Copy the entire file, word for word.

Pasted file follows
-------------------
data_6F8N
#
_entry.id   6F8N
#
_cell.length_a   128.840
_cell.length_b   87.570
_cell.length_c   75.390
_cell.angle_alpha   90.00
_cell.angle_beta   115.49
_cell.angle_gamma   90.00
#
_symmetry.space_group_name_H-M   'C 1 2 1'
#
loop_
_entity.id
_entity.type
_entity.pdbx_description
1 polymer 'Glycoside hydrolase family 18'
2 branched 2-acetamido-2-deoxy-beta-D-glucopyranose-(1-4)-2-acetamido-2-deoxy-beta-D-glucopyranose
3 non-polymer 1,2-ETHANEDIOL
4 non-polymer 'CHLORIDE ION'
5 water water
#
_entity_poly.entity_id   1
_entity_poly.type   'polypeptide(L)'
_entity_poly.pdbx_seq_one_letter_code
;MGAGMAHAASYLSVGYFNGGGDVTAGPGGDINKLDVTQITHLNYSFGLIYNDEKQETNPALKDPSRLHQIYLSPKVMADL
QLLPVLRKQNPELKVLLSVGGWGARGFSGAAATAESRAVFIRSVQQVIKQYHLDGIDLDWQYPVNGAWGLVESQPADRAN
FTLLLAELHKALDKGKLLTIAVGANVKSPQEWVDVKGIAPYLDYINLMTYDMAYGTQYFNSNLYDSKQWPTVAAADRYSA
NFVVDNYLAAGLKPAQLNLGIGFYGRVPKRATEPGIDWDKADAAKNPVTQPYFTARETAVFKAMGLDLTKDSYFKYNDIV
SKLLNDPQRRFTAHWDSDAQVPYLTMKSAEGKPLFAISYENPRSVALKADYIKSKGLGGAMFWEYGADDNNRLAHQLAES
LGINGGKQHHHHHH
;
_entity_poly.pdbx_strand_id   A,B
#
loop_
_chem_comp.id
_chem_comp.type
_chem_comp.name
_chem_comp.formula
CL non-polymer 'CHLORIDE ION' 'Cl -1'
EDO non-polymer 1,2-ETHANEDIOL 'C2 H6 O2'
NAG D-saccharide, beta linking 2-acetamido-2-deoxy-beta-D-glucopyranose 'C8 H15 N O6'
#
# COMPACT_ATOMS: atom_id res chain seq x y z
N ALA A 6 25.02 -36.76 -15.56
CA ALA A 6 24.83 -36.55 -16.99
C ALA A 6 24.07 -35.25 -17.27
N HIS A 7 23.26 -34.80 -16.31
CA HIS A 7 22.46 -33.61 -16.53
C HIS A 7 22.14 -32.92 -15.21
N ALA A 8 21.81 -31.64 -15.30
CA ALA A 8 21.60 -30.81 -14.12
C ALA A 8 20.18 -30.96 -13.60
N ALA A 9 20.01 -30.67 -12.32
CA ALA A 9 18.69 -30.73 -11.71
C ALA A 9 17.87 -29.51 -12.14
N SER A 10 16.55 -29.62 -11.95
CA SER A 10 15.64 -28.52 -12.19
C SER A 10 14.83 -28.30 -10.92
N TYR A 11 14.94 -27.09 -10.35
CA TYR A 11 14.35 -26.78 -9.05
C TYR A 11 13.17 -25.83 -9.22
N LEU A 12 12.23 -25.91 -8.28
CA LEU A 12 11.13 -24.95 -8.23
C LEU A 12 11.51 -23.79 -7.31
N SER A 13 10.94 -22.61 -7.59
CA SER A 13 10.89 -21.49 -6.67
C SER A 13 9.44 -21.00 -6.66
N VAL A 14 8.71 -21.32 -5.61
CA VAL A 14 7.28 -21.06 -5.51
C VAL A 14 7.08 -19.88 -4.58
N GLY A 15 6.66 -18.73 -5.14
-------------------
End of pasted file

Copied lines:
data_6F8N
#
_entry.id   6F8N
#
_cell.length_a   128.840
_cell.length_b   87.570
_cell.length_c   75.390
_cell.angle_alpha   90.00
_cell.angle_beta   115.49
_cell.angle_gamma   90.00
#
_symmetry.space_group_name_H-M   'C 1 2 1'
#
loop_
_entity.id
_entity.type
_entity.pdbx_description
1 polymer 'Glycoside hydrolase family 18'
2 branched 2-acetamido-2-deoxy-beta-D-glucopyranose-(1-4)-2-acetamido-2-deoxy-beta-D-glucopyranose
3 non-polymer 1,2-ETHANEDIOL
4 non-polymer 'CHLORIDE ION'
5 water water
#
_entity_poly.entity_id   1
_entity_poly.type   'polypeptide(L)'
_entity_poly.pdbx_seq_one_letter_code
;MGAGMAHAASYLSVGYFNGGGDVTAGPGGDINKLDVTQITHLNYSFGLIYNDEKQETNPALKDPSRLHQIYLSPKVMADL
QLLPVLRKQNPELKVLLSVGGWGARGFSGAAATAESRAVFIRSVQQVIKQYHLDGIDLDWQYPVNGAWGLVESQPADRAN
FTLLLAELHKALDKGKLLTIAVGANVKSPQEWVDVKGIAPYLDYINLMTYDMAYGTQYFNSNLYDSKQWPTVAAADRYSA
NFVVDNYLAAGLKPAQLNLGIGFYGRVPKRATEPGIDWDKADAAKNPVTQPYFTARETAVFKAMGLDLTKDSYFKYNDIV
SKLLNDPQRRFTAHWDSDAQVPYLTMKSAEGKPLFAISYENPRSVALKADYIKSKGLGGAMFWEYGADDNNRLAHQLAES
LGINGGKQHHHHHH
;
_entity_poly.pdbx_strand_id   A,B
#
loop_
_chem_comp.id
_chem_comp.type
_chem_comp.name
_chem_comp.formula
CL non-polymer 'CHLORIDE ION' 'Cl -1'
EDO non-polymer 1,2-ETHANEDIOL 'C2 H6 O2'
NAG D-saccharide, beta linking 2-acetamido-2-deoxy-beta-D-glucopyranose 'C8 H15 N O6'
#
# COMPACT_ATOMS: atom_id res chain seq x y z
N ALA A 6 25.02 -36.76 -15.56
CA ALA A 6 24.83 -36.55 -16.99
C ALA A 6 24.07 -35.25 -17.27
N HIS A 7 23.26 -34.80 -16.31
CA HIS A 7 22.46 -33.61 -16.53
C HIS A 7 22.14 -32.92 -15.21
N ALA A 8 21.81 -31.64 -15.30
CA ALA A 8 21.60 -30.81 -14.12
C ALA A 8 20.18 -30.96 -13.60
N ALA A 9 20.01 -30.67 -12.32
CA ALA A 9 18.69 -30.73 -11.71
C ALA A 9 17.87 -29.51 -12.14
N SER A 10 16.55 -29.62 -11.95
CA SER A 10 15.64 -28.52 -12.19
C SER A 10 14.83 -28.30 -10.92
N TYR A 11 14.94 -27.09 -10.35
CA TYR A 11 14.35 -26.78 -9.05
C TYR A 11 13.17 -25.83 -9.22
N LEU A 12 12.23 -25.91 -8.28
CA LEU A 12 11.13 -24.95 -8.23
C LEU A 12 11.51 -23.79 -7.31
N SER A 13 10.94 -22.61 -7.59
CA SER A 13 10.89 -21.49 -6.67
C SER A 13 9.44 -21.00 -6.66
N VAL A 14 8.71 -21.32 -5.61
CA VAL A 14 7.28 -21.06 -5.51
C VAL A 14 7.08 -19.88 -4.58
N GLY A 15 6.66 -18.73 -5.14